Programming in high-level languages like C# often presents the illusion that the CPU is only capable of a few primitive operations like “add,” “multiply,” “push,” “pop,” and “move.” After all, those are the primitive operations that we write all of our C# code with. The reality is quite different. Modern CPUs have hundreds of instructions for tons of special-purpose operations. Entire algorithms in C# are built right into the CPU and can be executed with one instruction. Today we’ll look at some of these exotic instructions as a reminder of what CPUs can really do and see how we can tap into this potential.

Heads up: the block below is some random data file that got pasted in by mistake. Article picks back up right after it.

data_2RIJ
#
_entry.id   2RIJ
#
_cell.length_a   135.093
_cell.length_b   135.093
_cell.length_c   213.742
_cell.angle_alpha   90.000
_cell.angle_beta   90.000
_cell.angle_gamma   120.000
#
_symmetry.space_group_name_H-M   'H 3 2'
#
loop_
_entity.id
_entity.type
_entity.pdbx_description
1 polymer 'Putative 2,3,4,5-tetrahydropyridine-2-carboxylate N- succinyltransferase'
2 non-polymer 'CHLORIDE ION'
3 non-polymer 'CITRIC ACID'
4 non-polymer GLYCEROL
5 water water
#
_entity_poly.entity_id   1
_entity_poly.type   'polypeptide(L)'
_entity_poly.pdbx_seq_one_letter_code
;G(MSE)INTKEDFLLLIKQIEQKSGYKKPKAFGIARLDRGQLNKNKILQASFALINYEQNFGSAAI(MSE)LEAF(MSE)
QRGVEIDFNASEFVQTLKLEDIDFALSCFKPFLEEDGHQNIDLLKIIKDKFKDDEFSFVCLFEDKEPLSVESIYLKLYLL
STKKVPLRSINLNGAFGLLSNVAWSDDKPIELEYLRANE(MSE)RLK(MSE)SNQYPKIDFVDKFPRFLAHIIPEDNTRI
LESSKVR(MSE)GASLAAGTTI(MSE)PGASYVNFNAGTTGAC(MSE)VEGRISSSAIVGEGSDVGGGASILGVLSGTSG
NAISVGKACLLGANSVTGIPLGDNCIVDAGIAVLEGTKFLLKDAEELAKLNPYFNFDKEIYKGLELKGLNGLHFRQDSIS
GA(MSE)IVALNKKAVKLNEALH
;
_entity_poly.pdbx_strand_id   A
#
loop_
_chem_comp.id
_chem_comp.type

Posts Tagged instruction
Flash Player 11’s new
Stage3D hardware-accelerated graphics API not only allows you to write shaders (custom code to position vertices and color pixels), it downright requires you to do so. To get the lowest level access (and therefore most power) out of your shaders, you write them in an assembly language called AGAL. Read on for a test app that compares the speed of these shader instructions, the fundamental building blocks of all